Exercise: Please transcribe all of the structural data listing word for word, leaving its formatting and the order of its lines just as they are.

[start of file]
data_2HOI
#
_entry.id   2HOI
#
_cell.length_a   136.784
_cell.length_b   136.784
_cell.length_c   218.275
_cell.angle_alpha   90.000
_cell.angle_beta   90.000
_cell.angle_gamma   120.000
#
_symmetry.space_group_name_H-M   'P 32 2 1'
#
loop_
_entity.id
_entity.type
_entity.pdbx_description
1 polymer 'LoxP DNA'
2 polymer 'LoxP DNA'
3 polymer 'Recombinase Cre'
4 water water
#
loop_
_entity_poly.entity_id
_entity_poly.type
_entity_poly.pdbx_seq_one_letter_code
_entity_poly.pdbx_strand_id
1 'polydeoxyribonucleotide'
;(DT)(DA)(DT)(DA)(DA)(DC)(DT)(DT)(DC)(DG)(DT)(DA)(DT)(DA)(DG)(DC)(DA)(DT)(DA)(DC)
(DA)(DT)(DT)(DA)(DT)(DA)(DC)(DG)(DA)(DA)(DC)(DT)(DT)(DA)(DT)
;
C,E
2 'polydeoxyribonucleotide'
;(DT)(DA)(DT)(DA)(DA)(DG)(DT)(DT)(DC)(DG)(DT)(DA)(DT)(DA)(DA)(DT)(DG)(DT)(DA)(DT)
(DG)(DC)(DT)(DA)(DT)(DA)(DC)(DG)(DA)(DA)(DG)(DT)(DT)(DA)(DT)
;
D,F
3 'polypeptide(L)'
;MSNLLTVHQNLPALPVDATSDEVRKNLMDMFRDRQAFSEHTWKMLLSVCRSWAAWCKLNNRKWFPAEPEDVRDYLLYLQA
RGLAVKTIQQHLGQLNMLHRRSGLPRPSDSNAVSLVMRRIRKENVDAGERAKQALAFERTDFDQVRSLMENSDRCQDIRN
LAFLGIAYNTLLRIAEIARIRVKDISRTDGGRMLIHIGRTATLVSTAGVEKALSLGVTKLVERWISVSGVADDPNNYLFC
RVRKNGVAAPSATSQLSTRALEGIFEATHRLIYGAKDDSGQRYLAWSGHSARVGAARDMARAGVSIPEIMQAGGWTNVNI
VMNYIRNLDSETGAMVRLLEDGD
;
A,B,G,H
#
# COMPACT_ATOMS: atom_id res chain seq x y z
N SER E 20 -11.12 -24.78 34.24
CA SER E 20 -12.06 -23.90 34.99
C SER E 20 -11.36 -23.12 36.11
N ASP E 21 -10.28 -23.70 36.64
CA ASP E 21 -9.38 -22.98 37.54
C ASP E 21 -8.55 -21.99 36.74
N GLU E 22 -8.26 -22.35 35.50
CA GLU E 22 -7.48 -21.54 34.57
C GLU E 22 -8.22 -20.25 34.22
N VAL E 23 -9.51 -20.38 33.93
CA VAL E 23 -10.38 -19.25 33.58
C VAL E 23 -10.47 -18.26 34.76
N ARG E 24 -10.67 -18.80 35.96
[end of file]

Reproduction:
data_2HOI
#
_entry.id   2HOI
#
_cell.length_a   136.784
_cell.length_b   136.784
_cell.length_c   218.275
_cell.angle_alpha   90.000
_cell.angle_beta   90.000
_cell.angle_gamma   120.000
#
_symmetry.space_group_name_H-M   'P 32 2 1'
#
loop_
_entity.id
_entity.type
_entity.pdbx_description
1 polymer 'LoxP DNA'
2 polymer 'LoxP DNA'
3 polymer 'Recombinase Cre'
4 water water
#
loop_
_entity_poly.entity_id
_entity_poly.type
_entity_poly.pdbx_seq_one_letter_code
_entity_poly.pdbx_strand_id
1 'polydeoxyribonucleotide'
;(DT)(DA)(DT)(DA)(DA)(DC)(DT)(DT)(DC)(DG)(DT)(DA)(DT)(DA)(DG)(DC)(DA)(DT)(DA)(DC)
(DA)(DT)(DT)(DA)(DT)(DA)(DC)(DG)(DA)(DA)(DC)(DT)(DT)(DA)(DT)
;
C,E
2 'polydeoxyribonucleotide'
;(DT)(DA)(DT)(DA)(DA)(DG)(DT)(DT)(DC)(DG)(DT)(DA)(DT)(DA)(DA)(DT)(DG)(DT)(DA)(DT)
(DG)(DC)(DT)(DA)(DT)(DA)(DC)(DG)(DA)(DA)(DG)(DT)(DT)(DA)(DT)
;
D,F
3 'polypeptide(L)'
;MSNLLTVHQNLPALPVDATSDEVRKNLMDMFRDRQAFSEHTWKMLLSVCRSWAAWCKLNNRKWFPAEPEDVRDYLLYLQA
RGLAVKTIQQHLGQLNMLHRRSGLPRPSDSNAVSLVMRRIRKENVDAGERAKQALAFERTDFDQVRSLMENSDRCQDIRN
LAFLGIAYNTLLRIAEIARIRVKDISRTDGGRMLIHIGRTATLVSTAGVEKALSLGVTKLVERWISVSGVADDPNNYLFC
RVRKNGVAAPSATSQLSTRALEGIFEATHRLIYGAKDDSGQRYLAWSGHSARVGAARDMARAGVSIPEIMQAGGWTNVNI
VMNYIRNLDSETGAMVRLLEDGD
;
A,B,G,H
#
# COMPACT_ATOMS: atom_id res chain seq x y z
N SER E 20 -11.12 -24.78 34.24
CA SER E 20 -12.06 -23.90 34.99
C SER E 20 -11.36 -23.12 36.11
N ASP E 21 -10.28 -23.70 36.64
CA ASP E 21 -9.38 -22.98 37.54
C ASP E 21 -8.55 -21.99 36.74
N GLU E 22 -8.26 -22.35 35.50
CA GLU E 22 -7.48 -21.54 34.57
C GLU E 22 -8.22 -20.25 34.22
N VAL E 23 -9.51 -20.38 33.93
CA VAL E 23 -10.38 -19.25 33.58
C VAL E 23 -10.47 -18.26 34.76
N ARG E 24 -10.67 -18.80 35.96